FBN (fictitious business name) is often the choice of owners as they prefer a separate name for their business than their own. Once the fictitious name is chosen, it is then registered in the country of operation. In its registration, it is registered under the category of fictitious names.
This is then followed by opening a business bank account with the same name and applying for the credit line to get the business off and running in its initial years.
On the other hand, DBA (doing business as) is different from FBN in a way that while it is the operating name of a company, it is not the registered name of the company. A company could be registered under one name and operating under another. However, for sole proprietors, DBA and FBA is essentially a similar thing.
To get your FBN registered, many states would want you to visit the county office and fill the FBN/DBA registration form along with the EIN confirmation letter. The average registration fee starts from 10$ to 100$. While many states will require simple business documentation and form filling, some states may require additional details and bank account information.
At the end of the day, it is not a big ask to get your business name registered, and many registered agent services will do it for you.
Name of the Game
The purpose of registering the DBN and DBA is to notify the public that under what name your company is holding its practices.
The FBN and DBA laws are, in fact, consumer protection laws, and they are in place to ensure that the entire pyramid of business, from its registration to execution of business practices, is visible to consumers, and when there is a transaction between a business and a customer, the customer should know whom he is dealing with and if there are any consequences related to the particular transaction.
As far as the corporations are concerned, there are many reasons for them to use the FBN/DBA apart from them being a legal constraint. Here are some advantages that fictitious names provide you:
- Unless you register an FBN for your business, it will be registered in your name under an operating agreement. This is a big privacy concern, as owners of corporations will not want their names on the public record. So, for this privacy concern, an FBN/DBA offers a great way out.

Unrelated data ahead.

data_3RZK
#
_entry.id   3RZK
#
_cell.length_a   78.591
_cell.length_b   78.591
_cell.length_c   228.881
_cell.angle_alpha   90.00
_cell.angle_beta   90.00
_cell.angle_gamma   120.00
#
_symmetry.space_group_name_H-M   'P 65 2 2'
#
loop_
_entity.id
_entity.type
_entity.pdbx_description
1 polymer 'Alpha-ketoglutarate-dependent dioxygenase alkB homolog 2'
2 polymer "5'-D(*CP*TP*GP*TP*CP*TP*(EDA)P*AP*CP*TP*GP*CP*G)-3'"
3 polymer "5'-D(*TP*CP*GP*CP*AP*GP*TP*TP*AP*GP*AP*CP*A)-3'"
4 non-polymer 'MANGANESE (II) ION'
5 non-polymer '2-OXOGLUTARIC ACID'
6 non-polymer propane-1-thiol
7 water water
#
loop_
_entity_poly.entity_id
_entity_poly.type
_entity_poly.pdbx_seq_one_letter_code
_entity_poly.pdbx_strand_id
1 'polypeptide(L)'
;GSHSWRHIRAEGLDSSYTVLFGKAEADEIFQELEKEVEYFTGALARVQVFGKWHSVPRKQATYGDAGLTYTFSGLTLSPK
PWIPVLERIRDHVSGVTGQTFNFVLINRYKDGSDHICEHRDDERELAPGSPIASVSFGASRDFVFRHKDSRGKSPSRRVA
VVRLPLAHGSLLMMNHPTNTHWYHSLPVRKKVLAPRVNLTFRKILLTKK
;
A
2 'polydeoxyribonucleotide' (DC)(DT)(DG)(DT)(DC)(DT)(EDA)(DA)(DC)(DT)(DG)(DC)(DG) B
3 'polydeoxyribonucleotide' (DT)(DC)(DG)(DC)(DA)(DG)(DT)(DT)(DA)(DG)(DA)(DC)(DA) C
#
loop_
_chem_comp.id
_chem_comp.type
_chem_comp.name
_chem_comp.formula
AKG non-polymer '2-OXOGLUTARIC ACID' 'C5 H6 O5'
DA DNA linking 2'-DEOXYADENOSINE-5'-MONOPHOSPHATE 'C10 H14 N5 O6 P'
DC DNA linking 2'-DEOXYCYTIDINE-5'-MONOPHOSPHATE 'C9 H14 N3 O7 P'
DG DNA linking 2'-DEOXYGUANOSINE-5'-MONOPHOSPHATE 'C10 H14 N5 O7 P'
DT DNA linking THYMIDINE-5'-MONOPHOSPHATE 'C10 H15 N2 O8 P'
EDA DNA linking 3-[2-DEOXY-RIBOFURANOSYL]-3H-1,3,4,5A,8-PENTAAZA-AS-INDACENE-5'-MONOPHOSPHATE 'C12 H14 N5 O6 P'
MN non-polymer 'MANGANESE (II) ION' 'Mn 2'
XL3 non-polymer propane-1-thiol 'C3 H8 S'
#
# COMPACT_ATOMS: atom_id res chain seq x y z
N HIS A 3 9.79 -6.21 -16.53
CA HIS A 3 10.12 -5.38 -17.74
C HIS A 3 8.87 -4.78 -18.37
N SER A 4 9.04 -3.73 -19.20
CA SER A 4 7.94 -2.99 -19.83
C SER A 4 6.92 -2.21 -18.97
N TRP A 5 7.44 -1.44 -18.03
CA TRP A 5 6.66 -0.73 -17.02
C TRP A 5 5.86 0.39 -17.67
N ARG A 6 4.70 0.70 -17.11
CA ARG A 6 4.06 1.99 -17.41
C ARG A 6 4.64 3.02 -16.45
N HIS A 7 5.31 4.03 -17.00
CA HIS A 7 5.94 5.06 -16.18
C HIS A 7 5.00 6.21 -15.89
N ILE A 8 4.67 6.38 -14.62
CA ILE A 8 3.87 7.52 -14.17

- Every corporation looks out for a distinctive name that stands out from the rest and that offers companies a competitive advantage.
- FBN/DBA offers your business an opportunity to get it off and running with a name that sits well with the trade of your business. For example, if your name is Adam Smith and you have a gardening business, you would prefer a name like Adam’s flowers and petals instead of merely Adam Smith.
- Oftentimes, when you are registering a bank account for your business under the company agreement, the bank will require a registered FBN/DBA and won’t register your business bank account with your name.
- An obvious and big advantage of registering your FBN/DBA is that you will be protected from any litigation related to the name of your business, as well as once you have a name registered for your business, no other business can use it, as it is protected under the law. Free business name search platforms will inform others that this is an already registered name. This is a kind of business license for you.
It is critical to note that if you first register an FBN or/and DBA before forming a corporation, LLC, or any other legal entity type, the particular state of the USA you’re doing business in will recognize your business as a sole proprietorship.
Once you are recognized as a sole proprietor, you can run your business in that state under your FBN, but it will not provide you with Limited Liability Protection. This would make you personally liable for any debts and obligations related to the business.
So, the appropriate strategy is first to form the LLC and then get the FBN/DBA registered. It will ensure that your limited liability protection is valid, and you are not personally liable for any debts and obligations related to the business.